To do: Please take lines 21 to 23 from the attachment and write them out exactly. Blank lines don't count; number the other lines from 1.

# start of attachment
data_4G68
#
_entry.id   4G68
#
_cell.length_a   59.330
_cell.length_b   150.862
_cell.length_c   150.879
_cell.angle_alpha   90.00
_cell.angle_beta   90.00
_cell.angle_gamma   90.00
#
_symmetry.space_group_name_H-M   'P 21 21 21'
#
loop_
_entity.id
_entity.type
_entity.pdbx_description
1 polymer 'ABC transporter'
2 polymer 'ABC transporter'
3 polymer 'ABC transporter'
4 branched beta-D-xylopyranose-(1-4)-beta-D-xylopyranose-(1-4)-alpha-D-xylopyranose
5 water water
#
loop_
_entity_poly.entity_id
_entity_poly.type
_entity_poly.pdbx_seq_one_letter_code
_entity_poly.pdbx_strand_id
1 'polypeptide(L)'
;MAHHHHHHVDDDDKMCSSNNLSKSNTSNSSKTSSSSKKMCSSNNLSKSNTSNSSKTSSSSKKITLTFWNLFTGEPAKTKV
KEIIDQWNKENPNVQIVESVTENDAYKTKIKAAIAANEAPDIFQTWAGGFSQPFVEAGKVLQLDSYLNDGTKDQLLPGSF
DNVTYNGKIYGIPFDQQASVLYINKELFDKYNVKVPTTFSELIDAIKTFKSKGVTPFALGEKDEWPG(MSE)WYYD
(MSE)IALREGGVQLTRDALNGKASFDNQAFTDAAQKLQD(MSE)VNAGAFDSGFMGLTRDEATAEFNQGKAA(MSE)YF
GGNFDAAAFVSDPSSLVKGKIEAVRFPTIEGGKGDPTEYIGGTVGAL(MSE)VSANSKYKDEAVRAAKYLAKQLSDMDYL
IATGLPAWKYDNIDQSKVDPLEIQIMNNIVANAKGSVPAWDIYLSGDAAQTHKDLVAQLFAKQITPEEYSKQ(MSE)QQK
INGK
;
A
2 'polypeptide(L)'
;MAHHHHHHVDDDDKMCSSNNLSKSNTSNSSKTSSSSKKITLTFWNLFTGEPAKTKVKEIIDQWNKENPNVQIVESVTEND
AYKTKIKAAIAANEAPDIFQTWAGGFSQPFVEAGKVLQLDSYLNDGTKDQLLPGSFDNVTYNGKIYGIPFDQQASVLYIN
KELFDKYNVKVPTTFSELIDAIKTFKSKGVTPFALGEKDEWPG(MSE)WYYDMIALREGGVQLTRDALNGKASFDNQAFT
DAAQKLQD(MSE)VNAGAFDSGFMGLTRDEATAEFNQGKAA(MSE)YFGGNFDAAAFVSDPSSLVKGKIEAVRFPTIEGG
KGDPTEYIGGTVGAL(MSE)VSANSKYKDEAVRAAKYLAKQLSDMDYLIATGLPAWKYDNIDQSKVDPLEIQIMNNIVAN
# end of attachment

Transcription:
4 branched beta-D-xylopyranose-(1-4)-beta-D-xylopyranose-(1-4)-alpha-D-xylopyranose
5 water water
#